Urban Design Divide: New Urbanism vs. Landscape Urbanism

GSD Territories of Urbanism | Photo © Justin Knight Photography | via UrbanOmnibus

Here in Europe, the practice of urbanism and urban planning is defined mostly by geographical context or particular qualities–such as the approach to cars, or the fact that for example, here in Catalonia, it is architects that are in charge of urbanism and planning, resulting in a design-based approach at all scales (building, neighborhood, city and territory). But in the U.S. urban design is represented, divided even, in two distinct and apparently opposing, movements. Here we’ll take a brief look at the difference between New Urbanism and Landscape Urbanism and offer a roundup of articles over the last few years that exposes the clash between them and digs into the debate (see below). First a brief overview:

New Urbanism, as defined in Wikipedia, is an urban design movement, which promotes walkable neighborhoods that contain a range of housing and job types. It arose in the United States in the early 1980s, and has gradually continued to reform many aspects of real estate development, urban planning, and municipal land-use strategies.  It’s leading advocates include Andrés Duany and Ellen Dunham-Jones.

Landscape Urbanism, as defined in Wikipedia, is a theory of urbanism arguing that landscape, rather than architecture, is more capable of organizing the city and enhancing the urban experience. It emerged as a theory in the last fifteen years, led by Charles Waldheim, James Corner, Chris Reed, Mohsen Mostafavi and others.


© Dhiru Thadani for New Urban Network

So where’s the conflict? Bottom line, as Alex Steffen put it in his article cited below: New Urbanism says it’s where you put the houses that matters, Landscape Urbanism says it’s what you put around them. New Urbanism, more hardcore urbanists have long charged, can end up being just “sprawl in drag.” Landscape Urbanism, unless it addresses the physics of underlying systems (transportation, housing, manufacturing), threatens to be just “sprawl in a pretty green dress”. 

Yet others say it’s turned into a personality contest...


image via New Urban Network

Whether it’s New Urbanism accusing Landscape Urbanism of being apologists for sprawl or Landscape Urbanists criticizing New Urbanist’s traditional neighborhoods as old-fashioned and obsolete, the heated debate sometimes makes us wonder, Can’t we all just get along? Certainly there are concepts from either side that each can embrace to strengthen the practice of urbanism at large. With the issue of repairing sprawl and addressing intermediate landscapes forming the core of our academic program, we thought it worthwhile to look closely at this debate in order to find clues as to what a more holistic approach would look like, which is essentially the kind of approach we espouse through our methodology. In our view, rather than taking one side or the other, real progress lies in identifying the strategies that do work in order to build a more effective and sustainable urban practice overall.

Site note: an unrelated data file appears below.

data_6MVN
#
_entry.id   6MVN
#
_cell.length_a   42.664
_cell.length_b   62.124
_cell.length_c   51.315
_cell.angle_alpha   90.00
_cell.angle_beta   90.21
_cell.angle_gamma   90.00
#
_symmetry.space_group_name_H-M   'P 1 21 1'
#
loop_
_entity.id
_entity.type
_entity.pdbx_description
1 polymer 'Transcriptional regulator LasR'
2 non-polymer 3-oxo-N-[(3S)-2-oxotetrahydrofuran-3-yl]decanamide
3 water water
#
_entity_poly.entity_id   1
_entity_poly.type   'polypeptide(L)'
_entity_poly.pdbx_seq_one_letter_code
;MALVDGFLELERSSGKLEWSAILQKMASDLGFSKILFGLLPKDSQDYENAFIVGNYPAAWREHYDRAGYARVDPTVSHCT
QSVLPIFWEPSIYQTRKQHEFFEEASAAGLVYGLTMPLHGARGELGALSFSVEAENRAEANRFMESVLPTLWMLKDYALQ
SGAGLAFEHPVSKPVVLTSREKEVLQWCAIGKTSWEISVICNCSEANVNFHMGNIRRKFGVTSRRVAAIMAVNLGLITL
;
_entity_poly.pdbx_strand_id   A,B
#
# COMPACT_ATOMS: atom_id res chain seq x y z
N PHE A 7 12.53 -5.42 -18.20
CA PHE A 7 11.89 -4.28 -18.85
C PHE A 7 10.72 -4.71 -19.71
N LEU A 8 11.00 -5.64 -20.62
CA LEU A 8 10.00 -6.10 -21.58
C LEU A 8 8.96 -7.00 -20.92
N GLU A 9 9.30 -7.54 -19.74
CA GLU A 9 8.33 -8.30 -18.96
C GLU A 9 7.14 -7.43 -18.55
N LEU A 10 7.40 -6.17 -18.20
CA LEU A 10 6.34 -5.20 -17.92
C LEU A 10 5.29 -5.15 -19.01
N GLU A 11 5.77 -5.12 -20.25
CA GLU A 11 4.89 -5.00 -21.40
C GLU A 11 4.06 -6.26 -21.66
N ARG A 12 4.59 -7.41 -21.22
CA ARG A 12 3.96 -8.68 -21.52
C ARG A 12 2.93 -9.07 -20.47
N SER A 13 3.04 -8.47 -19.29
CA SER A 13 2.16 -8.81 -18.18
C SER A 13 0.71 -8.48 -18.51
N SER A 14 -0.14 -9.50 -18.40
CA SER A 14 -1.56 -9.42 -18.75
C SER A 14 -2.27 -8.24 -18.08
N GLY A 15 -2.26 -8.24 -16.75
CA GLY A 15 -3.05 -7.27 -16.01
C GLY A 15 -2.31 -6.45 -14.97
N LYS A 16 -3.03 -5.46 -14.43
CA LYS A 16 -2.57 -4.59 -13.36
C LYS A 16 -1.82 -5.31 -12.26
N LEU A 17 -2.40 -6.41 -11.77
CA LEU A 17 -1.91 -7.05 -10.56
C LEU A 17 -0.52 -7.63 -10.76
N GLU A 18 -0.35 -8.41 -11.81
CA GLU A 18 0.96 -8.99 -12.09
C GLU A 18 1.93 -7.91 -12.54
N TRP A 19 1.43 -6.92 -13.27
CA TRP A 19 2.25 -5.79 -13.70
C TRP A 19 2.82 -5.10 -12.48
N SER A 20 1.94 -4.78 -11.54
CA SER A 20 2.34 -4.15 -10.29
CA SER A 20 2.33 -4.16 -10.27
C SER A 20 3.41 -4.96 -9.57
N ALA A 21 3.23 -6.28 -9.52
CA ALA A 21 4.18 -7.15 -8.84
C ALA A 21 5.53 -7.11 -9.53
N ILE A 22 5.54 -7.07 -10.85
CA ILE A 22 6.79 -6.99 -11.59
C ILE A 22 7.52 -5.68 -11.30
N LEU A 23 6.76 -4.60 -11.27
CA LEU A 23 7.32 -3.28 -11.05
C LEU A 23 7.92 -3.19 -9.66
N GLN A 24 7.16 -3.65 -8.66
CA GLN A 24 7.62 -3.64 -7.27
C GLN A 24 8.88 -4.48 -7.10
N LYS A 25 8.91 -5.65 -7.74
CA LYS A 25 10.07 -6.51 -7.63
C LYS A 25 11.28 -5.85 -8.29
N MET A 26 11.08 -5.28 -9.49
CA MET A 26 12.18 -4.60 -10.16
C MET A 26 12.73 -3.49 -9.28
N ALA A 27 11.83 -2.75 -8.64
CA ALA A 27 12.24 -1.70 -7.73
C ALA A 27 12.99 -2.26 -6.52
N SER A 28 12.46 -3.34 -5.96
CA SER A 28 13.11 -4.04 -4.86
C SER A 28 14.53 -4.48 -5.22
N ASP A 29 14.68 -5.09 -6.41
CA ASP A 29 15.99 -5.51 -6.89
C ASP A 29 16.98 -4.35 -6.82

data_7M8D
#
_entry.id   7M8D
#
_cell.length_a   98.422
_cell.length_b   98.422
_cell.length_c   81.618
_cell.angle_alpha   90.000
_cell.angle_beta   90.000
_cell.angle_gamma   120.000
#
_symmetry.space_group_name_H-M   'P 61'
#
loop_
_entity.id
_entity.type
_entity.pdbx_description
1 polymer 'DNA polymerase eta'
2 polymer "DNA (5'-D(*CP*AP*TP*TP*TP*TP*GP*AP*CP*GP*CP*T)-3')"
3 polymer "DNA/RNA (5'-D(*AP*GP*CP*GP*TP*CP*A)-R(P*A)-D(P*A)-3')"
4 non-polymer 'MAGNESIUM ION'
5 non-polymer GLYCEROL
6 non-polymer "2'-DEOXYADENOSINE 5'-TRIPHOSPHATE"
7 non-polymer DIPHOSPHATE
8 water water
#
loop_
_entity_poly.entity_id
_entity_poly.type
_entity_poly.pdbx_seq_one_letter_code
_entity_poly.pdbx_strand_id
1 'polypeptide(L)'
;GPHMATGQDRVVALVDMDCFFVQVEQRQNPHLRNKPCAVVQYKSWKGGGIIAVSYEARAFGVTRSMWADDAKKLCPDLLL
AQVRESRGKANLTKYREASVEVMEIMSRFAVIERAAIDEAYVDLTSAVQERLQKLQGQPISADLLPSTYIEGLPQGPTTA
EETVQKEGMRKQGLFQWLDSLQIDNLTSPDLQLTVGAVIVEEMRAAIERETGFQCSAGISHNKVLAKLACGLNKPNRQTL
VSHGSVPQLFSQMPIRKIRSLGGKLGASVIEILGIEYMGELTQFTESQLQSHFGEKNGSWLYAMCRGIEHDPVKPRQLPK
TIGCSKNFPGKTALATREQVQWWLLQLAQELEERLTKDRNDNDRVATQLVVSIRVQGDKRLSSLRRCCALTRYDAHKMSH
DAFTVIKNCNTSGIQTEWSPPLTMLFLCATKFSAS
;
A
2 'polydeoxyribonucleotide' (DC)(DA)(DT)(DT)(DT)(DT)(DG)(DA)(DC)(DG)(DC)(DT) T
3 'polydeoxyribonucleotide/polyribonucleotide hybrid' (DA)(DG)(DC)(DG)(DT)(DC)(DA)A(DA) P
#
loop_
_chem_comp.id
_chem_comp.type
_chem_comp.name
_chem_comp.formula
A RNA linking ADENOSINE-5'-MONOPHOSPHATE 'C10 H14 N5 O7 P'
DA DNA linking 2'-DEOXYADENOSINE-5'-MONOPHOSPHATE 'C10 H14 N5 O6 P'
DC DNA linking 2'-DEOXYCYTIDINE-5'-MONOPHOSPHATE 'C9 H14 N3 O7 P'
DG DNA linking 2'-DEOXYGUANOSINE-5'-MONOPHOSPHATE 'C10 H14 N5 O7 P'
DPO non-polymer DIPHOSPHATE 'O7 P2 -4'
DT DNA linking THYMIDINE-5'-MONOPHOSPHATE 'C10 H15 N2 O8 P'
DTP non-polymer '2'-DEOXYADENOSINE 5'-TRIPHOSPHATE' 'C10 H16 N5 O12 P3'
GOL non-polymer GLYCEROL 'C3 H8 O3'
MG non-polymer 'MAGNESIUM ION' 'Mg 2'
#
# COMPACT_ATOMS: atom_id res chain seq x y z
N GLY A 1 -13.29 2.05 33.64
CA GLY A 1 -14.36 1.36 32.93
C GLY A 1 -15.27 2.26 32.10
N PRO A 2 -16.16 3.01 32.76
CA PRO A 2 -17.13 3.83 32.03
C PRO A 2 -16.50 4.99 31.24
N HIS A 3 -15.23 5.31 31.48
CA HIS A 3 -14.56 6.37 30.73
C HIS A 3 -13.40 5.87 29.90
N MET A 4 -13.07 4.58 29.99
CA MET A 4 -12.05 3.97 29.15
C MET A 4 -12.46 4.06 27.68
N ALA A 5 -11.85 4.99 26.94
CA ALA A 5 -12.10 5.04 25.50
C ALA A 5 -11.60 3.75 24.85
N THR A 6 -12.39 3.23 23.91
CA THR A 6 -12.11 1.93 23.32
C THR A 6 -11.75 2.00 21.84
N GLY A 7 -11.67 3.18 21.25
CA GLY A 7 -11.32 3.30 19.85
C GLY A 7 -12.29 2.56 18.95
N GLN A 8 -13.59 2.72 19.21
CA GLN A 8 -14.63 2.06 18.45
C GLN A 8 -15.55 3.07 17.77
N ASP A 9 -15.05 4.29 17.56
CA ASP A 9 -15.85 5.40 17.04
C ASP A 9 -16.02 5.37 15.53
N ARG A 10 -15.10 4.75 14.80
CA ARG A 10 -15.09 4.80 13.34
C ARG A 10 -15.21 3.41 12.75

Here’s the reading list, in chronological order:

The Landscape Urbanism: Sprawl in a Pretty Green Dress? | Planetizen Oct 2010

Duany vs Harvard GSD | Metropolis Nov 2010

Landscape Urbanism & New Urbanism: it shouldn’t be so divisive | The Power of the Network Nov 10 2010

GSD Throwdown: Battle for the Intellectual Territory of a Sustainable Urbanism | Nov 2010

Emily Talen on Landscape Urbanism: A tire in the park | New Urban Network Nov 2010

Ecological Urbanism: Interview with Michael Van Valkenburgh, FASLA

Green building: Are cities the best place to live? Are suburbs OK? A fight grows in urban planning, with Harvard at the center | Boston Globe Jan 2011

Landscape Urbanism, New Urbanism and the Future of Cities | Alex Steffen Feb 2011

Street fight: Landscape Urbanism versus New Urbanism | New Urban Network June 2011

Kunstler Critiques Landscape Urbanism’s Charles Waldheim’s talk at CNU – Part 1 [AUDIO] | KunstlerCast July 14, 2011

Let us know what you think!

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Comments
2 Responses to “Urban Design Divide: New Urbanism vs. Landscape Urbanism”
  1. Ideally, aspects of New Urbanism and Landscape Urbanism would be combined to create the most ideal living situations. Communities that are developed through sustainable planning and architecture, and which are also located near desirable natural resources, foster the most benefits for both individuals and the environment.

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